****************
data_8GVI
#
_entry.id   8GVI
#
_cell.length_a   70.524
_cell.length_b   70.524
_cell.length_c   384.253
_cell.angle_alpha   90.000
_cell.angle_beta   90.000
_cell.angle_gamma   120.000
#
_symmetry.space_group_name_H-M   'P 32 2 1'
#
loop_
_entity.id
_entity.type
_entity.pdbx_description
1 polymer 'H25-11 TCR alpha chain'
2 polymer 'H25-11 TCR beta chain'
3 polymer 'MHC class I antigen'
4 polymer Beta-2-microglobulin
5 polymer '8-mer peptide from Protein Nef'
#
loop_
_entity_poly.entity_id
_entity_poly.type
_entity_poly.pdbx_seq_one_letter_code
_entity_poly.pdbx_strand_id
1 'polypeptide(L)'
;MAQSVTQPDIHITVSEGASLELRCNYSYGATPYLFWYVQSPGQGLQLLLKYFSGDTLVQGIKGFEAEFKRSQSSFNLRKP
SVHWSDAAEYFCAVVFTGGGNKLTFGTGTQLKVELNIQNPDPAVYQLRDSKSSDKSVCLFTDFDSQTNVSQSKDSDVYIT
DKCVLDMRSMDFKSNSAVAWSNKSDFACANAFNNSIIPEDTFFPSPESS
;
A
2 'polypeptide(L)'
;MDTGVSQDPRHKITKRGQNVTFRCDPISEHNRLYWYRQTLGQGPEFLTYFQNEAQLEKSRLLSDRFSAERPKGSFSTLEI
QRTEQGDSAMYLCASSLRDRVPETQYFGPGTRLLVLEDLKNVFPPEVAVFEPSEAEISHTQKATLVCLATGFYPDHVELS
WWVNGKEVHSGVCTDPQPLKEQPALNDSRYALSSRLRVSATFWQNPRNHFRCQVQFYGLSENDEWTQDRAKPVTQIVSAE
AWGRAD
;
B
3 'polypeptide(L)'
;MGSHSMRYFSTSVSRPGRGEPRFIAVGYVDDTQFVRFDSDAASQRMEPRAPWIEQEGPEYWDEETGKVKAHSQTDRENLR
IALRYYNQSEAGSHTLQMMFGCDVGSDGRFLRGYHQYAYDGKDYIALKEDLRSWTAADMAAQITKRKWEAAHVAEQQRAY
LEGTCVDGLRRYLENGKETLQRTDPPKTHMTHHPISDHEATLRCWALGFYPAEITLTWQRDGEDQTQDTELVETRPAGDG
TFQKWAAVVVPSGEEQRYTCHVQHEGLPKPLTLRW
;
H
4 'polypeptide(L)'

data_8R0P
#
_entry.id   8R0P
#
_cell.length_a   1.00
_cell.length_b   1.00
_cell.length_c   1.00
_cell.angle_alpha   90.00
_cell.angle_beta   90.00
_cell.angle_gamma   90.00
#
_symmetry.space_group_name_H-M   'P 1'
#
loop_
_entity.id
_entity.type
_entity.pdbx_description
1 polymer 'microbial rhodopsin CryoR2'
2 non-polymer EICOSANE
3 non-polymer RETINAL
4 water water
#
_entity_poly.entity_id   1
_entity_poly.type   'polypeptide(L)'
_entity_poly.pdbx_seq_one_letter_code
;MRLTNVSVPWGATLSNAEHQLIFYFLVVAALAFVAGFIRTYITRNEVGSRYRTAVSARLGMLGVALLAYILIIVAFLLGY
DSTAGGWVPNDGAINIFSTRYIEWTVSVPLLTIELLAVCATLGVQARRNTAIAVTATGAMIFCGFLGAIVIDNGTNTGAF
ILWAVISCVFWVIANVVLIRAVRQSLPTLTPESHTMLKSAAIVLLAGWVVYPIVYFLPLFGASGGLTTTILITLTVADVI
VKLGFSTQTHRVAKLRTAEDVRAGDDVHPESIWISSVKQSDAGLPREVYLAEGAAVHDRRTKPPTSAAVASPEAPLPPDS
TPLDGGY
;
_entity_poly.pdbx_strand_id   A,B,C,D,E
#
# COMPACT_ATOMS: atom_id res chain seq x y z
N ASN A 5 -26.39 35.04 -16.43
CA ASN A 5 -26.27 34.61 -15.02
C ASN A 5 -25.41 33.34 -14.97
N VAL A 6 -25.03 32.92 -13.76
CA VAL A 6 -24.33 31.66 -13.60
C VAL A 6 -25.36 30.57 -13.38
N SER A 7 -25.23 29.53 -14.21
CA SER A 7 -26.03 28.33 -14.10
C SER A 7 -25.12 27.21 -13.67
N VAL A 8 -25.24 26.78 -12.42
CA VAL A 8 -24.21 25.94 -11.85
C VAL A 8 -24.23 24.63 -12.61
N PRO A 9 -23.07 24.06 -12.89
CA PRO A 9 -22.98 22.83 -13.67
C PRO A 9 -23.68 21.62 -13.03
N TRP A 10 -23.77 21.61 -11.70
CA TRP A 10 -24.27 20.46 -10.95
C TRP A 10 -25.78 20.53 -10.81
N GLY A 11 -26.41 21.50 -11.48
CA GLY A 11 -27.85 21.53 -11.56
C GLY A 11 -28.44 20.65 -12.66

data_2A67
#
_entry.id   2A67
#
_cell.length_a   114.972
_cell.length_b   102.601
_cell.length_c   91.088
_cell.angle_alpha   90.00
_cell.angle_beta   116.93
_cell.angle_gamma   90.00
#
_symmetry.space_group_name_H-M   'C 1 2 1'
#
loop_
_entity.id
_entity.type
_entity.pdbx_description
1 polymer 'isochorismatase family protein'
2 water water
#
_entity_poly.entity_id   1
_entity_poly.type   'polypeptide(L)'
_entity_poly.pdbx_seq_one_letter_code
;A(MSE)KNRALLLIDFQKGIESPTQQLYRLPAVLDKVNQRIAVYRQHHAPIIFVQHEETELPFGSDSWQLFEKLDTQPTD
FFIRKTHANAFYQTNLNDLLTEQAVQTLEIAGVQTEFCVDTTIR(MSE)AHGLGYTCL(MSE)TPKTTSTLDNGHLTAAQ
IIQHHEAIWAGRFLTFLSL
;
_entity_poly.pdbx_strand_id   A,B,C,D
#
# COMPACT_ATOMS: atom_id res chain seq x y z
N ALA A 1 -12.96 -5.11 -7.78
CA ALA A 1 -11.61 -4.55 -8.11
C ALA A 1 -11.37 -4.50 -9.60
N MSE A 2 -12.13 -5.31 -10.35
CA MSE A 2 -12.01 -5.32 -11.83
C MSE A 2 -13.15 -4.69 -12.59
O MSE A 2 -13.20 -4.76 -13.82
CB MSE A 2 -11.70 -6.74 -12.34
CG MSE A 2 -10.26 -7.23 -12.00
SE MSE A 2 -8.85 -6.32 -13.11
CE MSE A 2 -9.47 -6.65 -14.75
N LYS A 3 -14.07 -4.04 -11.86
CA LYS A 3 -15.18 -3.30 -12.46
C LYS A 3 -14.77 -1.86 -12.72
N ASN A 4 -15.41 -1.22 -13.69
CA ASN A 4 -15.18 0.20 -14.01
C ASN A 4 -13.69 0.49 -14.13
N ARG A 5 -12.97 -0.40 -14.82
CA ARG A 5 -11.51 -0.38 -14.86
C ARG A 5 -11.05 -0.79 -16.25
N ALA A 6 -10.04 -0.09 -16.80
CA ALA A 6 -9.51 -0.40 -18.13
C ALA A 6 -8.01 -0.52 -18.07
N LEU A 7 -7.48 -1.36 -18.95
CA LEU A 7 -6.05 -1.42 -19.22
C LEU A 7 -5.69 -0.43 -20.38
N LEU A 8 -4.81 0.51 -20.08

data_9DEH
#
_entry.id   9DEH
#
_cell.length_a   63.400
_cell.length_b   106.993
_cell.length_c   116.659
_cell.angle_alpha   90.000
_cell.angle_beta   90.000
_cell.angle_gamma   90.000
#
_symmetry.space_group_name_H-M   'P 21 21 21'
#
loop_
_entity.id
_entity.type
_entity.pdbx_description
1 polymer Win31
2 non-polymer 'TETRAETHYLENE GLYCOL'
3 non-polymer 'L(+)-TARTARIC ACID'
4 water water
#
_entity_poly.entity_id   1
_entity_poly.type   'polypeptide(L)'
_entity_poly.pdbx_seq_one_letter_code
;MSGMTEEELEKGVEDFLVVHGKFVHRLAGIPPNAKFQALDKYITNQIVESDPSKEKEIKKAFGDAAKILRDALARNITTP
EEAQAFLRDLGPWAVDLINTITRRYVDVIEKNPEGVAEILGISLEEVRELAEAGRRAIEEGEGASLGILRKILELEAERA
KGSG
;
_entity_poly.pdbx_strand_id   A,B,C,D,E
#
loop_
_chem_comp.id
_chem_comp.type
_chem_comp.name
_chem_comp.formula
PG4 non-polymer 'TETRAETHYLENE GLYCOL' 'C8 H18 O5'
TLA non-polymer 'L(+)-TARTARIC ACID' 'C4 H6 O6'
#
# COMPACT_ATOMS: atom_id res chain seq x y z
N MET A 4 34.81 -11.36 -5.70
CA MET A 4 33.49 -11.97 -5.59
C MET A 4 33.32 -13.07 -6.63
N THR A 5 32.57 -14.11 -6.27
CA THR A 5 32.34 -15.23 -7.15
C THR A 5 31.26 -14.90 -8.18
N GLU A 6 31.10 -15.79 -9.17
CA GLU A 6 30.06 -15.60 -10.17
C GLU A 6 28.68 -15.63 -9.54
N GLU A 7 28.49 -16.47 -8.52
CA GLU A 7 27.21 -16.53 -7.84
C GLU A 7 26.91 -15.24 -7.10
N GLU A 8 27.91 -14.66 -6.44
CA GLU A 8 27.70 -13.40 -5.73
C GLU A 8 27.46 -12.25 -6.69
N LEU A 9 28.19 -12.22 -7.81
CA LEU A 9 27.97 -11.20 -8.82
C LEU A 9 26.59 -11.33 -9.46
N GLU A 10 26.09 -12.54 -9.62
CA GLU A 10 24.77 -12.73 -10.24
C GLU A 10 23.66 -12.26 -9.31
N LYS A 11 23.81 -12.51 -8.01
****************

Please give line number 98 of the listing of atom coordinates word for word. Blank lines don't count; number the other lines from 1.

C PRO A 9 -23.68 21.62 -13.03